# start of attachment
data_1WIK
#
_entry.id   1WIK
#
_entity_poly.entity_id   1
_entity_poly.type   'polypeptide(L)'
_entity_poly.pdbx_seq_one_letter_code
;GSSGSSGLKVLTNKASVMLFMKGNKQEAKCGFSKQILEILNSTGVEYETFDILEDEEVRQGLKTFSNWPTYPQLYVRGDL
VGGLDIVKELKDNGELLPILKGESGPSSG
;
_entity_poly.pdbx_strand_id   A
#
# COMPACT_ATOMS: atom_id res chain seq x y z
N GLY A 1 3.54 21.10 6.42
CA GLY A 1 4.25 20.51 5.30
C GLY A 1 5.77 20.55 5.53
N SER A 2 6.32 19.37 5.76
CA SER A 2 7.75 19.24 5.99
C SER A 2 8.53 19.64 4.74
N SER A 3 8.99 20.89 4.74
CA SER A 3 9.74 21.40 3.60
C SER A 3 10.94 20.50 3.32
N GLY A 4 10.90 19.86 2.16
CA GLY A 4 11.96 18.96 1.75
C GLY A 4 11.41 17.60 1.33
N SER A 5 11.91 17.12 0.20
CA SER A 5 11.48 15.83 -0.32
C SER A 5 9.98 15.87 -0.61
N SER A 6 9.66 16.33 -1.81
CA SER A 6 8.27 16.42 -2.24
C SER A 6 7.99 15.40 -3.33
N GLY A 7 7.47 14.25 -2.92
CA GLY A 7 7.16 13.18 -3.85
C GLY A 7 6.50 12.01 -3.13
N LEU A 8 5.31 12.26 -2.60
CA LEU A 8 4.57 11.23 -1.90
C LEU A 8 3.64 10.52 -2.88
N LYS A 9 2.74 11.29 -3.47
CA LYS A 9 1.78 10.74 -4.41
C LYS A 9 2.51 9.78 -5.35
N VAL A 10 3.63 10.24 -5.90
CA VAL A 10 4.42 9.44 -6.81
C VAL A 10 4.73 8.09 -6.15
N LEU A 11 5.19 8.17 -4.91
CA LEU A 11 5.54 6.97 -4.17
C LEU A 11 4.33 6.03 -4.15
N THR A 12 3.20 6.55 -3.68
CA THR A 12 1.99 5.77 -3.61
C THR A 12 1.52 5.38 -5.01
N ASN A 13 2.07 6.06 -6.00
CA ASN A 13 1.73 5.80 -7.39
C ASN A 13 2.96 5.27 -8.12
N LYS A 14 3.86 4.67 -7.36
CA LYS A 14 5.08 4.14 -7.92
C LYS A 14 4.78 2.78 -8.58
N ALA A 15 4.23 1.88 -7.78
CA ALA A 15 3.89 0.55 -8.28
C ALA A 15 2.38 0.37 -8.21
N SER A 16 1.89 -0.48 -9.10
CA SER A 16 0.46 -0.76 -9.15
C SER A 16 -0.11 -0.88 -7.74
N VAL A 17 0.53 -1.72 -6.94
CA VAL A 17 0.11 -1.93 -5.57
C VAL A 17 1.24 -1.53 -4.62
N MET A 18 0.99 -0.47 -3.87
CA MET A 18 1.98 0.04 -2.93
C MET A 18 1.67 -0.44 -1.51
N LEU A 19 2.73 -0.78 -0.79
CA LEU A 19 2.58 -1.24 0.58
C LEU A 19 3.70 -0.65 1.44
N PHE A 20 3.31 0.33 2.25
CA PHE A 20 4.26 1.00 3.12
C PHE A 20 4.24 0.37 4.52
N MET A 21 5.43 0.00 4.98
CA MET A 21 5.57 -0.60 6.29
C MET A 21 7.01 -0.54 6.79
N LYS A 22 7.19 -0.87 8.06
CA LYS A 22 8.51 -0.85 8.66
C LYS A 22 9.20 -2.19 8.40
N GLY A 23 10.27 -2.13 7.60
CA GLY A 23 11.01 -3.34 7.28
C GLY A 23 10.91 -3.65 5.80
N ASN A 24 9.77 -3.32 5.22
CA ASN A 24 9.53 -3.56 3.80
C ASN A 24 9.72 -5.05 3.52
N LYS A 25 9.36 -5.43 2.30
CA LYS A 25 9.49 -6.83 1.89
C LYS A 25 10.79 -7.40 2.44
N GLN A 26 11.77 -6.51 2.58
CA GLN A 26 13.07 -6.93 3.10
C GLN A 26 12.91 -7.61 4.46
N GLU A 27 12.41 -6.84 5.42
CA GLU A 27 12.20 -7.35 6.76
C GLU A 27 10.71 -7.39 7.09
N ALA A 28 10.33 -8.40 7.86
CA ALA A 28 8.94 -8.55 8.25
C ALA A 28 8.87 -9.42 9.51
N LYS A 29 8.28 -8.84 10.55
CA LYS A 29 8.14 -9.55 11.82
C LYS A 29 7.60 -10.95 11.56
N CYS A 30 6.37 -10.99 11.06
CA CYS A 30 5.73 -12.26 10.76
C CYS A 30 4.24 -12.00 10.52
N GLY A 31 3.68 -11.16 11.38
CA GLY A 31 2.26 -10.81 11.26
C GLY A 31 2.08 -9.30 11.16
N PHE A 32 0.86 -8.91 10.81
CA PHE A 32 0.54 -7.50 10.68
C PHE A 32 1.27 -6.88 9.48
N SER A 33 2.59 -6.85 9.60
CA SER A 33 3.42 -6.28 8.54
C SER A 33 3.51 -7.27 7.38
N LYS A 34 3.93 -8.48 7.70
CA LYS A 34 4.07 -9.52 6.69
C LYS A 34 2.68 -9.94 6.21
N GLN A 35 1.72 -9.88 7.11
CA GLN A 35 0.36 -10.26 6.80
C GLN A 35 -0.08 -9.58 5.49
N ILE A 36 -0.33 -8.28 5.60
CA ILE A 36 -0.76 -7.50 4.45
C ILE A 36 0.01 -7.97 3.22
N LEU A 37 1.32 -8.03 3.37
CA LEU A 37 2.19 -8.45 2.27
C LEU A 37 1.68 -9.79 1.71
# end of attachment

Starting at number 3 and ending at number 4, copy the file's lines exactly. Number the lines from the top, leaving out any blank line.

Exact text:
_entry.id   1WIK
#